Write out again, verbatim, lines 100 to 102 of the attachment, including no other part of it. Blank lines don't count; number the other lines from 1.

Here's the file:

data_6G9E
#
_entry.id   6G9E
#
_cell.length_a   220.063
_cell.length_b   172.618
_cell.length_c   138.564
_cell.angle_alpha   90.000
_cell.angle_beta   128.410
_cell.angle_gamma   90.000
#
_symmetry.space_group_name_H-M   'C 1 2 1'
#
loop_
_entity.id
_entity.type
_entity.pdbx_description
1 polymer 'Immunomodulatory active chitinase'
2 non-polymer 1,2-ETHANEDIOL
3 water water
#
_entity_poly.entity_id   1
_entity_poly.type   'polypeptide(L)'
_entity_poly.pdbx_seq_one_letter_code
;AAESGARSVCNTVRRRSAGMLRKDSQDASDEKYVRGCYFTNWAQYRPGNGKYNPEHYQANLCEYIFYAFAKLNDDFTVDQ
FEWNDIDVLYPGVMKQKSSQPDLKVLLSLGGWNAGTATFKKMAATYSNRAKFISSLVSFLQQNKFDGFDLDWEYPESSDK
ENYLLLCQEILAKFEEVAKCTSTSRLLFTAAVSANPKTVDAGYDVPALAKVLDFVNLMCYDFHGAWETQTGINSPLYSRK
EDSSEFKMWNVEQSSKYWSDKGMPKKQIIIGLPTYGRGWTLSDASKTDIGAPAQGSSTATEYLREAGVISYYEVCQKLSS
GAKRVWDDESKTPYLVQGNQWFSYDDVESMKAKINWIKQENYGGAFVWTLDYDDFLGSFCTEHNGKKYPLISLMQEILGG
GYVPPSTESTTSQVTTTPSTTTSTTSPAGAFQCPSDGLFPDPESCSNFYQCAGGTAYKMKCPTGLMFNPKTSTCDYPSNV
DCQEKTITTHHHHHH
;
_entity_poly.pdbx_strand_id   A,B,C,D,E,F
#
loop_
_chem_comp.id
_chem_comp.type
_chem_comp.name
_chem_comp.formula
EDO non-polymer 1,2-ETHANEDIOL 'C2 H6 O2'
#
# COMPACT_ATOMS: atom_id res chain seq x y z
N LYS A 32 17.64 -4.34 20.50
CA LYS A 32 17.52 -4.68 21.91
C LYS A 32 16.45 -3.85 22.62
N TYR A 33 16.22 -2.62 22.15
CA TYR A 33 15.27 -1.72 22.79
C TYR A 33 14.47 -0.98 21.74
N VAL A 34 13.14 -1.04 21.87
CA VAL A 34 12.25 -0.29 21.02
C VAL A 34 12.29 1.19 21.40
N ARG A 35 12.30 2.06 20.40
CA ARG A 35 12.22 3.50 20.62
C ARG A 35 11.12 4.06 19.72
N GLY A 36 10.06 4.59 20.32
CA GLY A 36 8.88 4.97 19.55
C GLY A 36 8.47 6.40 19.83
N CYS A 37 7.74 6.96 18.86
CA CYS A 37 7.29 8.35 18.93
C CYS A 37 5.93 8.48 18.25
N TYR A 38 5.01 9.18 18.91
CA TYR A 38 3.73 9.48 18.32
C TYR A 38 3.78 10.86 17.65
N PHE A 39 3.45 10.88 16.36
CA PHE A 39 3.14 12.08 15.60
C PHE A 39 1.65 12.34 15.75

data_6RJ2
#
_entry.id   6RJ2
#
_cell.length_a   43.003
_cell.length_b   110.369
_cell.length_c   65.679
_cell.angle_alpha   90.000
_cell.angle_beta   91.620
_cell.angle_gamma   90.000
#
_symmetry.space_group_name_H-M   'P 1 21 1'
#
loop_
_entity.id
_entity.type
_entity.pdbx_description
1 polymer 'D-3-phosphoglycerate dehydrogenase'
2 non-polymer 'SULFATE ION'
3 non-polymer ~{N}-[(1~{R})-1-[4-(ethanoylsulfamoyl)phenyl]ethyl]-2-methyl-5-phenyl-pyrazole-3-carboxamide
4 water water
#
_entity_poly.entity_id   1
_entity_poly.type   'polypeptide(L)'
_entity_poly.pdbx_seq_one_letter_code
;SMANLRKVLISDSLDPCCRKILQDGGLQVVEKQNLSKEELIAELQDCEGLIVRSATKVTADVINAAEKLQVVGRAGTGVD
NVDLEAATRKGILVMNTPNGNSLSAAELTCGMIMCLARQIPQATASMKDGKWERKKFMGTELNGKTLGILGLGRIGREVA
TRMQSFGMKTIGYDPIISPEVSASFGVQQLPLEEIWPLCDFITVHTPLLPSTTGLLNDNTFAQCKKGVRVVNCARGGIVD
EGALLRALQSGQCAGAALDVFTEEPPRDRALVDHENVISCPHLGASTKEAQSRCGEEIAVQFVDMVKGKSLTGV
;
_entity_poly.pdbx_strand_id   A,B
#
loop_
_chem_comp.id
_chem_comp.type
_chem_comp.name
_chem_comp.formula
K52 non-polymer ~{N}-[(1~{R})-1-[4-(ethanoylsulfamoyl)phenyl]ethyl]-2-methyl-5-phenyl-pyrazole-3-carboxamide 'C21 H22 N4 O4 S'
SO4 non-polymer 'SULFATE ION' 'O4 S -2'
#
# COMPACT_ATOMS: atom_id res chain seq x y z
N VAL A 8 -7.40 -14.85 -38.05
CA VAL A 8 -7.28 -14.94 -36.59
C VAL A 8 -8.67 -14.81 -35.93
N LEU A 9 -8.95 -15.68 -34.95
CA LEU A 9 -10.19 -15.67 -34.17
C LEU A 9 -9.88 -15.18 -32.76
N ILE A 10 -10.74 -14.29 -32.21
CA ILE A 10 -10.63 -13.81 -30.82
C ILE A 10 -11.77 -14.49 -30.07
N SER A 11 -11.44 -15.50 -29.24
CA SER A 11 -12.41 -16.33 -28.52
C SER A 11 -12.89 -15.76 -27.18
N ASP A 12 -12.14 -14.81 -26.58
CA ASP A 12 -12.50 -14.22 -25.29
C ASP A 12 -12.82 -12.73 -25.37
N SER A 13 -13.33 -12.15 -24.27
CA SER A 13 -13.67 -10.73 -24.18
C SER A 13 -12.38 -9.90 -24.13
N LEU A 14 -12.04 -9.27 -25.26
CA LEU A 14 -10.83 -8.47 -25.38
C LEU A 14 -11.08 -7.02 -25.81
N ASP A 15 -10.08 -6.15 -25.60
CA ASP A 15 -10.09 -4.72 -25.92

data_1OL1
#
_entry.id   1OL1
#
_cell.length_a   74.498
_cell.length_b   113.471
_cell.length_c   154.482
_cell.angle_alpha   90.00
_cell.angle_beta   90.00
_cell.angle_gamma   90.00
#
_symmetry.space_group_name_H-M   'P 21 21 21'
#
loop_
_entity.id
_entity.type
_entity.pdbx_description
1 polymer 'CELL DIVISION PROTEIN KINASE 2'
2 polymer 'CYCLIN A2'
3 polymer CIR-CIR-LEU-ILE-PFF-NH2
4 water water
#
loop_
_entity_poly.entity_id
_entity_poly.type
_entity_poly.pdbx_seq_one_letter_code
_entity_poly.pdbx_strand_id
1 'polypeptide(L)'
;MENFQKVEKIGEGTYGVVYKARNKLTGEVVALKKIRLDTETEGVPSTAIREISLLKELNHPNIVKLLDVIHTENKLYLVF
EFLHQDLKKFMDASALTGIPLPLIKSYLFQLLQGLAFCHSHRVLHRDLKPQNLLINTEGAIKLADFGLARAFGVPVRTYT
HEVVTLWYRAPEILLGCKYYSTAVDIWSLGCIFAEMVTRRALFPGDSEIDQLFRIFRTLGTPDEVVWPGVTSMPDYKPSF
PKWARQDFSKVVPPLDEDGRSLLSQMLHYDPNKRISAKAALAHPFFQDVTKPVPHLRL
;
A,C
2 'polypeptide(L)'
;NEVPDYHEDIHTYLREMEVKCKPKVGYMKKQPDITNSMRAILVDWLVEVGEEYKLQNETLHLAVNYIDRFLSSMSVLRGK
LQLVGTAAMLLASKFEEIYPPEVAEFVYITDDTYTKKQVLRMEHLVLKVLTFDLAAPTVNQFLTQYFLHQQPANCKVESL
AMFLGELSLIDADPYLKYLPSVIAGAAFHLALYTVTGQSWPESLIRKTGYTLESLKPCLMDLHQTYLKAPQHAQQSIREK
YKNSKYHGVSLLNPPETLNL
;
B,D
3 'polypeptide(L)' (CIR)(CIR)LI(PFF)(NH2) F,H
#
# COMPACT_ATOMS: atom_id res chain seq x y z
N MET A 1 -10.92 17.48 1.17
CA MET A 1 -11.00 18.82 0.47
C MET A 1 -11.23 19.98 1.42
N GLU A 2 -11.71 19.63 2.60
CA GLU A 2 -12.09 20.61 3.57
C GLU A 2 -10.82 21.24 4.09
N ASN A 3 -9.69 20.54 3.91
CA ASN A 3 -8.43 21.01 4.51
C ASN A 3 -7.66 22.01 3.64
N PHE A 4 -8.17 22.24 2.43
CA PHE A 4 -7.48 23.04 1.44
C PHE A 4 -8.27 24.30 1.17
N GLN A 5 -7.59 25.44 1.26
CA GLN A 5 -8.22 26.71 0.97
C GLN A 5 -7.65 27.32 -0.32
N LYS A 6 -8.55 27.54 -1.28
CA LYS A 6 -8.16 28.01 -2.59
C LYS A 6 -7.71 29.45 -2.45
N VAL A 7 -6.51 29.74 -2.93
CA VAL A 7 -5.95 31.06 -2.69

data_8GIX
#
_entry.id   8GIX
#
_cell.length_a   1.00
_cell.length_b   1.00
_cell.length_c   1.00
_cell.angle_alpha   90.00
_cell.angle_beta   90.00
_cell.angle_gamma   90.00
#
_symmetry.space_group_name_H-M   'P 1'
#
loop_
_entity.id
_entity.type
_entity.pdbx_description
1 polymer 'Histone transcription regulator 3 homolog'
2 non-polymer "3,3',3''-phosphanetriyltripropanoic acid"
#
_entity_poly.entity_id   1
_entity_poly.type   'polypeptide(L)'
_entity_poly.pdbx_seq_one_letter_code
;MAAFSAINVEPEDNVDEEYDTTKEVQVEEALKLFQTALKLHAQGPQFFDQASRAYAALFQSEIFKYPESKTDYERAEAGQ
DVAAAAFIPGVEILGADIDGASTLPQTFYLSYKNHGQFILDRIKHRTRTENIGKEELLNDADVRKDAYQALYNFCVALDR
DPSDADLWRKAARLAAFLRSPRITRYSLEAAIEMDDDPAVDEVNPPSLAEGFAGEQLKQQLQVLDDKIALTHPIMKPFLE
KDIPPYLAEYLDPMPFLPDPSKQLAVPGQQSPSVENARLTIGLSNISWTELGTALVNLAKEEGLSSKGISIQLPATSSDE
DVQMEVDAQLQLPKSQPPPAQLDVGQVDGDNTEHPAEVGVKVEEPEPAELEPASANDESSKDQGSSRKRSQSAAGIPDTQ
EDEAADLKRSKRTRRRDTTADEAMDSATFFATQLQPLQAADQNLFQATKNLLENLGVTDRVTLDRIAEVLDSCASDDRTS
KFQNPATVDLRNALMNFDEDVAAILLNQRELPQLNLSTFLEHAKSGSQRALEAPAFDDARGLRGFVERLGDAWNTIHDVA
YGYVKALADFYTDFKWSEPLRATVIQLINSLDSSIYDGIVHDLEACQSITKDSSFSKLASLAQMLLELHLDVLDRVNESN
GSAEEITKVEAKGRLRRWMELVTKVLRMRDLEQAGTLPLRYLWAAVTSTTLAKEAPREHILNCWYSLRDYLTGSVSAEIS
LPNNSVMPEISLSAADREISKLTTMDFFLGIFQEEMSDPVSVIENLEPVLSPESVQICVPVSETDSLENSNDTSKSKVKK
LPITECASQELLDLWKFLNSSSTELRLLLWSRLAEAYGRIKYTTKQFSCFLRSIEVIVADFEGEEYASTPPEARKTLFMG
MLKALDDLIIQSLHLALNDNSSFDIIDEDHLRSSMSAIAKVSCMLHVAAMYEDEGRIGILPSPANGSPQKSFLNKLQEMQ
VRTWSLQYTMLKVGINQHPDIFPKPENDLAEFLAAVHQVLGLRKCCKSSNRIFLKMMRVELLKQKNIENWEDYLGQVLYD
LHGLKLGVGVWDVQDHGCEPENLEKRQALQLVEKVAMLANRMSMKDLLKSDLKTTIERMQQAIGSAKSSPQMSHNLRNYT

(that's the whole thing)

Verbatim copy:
_chem_comp.id
_chem_comp.type
_chem_comp.name